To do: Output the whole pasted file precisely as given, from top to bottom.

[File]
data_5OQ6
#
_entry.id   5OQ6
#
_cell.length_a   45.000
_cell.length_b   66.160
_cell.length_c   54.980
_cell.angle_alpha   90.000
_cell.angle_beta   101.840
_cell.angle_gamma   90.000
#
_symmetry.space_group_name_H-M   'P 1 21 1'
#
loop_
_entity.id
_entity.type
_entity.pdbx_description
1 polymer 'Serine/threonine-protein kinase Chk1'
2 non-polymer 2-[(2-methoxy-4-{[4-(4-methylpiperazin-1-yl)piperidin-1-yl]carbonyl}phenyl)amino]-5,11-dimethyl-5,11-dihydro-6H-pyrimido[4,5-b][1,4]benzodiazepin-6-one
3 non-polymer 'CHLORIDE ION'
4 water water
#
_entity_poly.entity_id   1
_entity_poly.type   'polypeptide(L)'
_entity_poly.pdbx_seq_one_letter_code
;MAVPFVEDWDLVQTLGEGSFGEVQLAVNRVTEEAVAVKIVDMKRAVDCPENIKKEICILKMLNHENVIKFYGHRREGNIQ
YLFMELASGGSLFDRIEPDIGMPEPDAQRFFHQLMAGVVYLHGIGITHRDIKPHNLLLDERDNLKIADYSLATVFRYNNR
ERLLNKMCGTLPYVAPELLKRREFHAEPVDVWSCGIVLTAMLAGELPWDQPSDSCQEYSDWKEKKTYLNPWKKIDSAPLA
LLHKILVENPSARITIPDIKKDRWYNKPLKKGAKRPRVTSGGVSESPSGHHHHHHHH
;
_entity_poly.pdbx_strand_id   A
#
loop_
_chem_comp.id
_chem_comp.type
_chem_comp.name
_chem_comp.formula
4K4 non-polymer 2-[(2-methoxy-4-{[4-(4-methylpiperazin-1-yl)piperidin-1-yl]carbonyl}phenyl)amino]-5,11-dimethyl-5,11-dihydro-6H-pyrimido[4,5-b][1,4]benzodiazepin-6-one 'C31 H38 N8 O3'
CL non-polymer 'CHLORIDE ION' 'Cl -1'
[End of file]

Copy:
data_5OQ6
#
_entry.id   5OQ6
#
_cell.length_a   45.000
_cell.length_b   66.160
_cell.length_c   54.980
_cell.angle_alpha   90.000
_cell.angle_beta   101.840
_cell.angle_gamma   90.000
#
_symmetry.space_group_name_H-M   'P 1 21 1'
#
loop_
_entity.id
_entity.type
_entity.pdbx_description
1 polymer 'Serine/threonine-protein kinase Chk1'
2 non-polymer 2-[(2-methoxy-4-{[4-(4-methylpiperazin-1-yl)piperidin-1-yl]carbonyl}phenyl)amino]-5,11-dimethyl-5,11-dihydro-6H-pyrimido[4,5-b][1,4]benzodiazepin-6-one
3 non-polymer 'CHLORIDE ION'
4 water water
#
_entity_poly.entity_id   1
_entity_poly.type   'polypeptide(L)'
_entity_poly.pdbx_seq_one_letter_code
;MAVPFVEDWDLVQTLGEGSFGEVQLAVNRVTEEAVAVKIVDMKRAVDCPENIKKEICILKMLNHENVIKFYGHRREGNIQ
YLFMELASGGSLFDRIEPDIGMPEPDAQRFFHQLMAGVVYLHGIGITHRDIKPHNLLLDERDNLKIADYSLATVFRYNNR
ERLLNKMCGTLPYVAPELLKRREFHAEPVDVWSCGIVLTAMLAGELPWDQPSDSCQEYSDWKEKKTYLNPWKKIDSAPLA
LLHKILVENPSARITIPDIKKDRWYNKPLKKGAKRPRVTSGGVSESPSGHHHHHHHH
;
_entity_poly.pdbx_strand_id   A
#
loop_
_chem_comp.id
_chem_comp.type
_chem_comp.name
_chem_comp.formula
4K4 non-polymer 2-[(2-methoxy-4-{[4-(4-methylpiperazin-1-yl)piperidin-1-yl]carbonyl}phenyl)amino]-5,11-dimethyl-5,11-dihydro-6H-pyrimido[4,5-b][1,4]benzodiazepin-6-one 'C31 H38 N8 O3'
CL non-polymer 'CHLORIDE ION' 'Cl -1'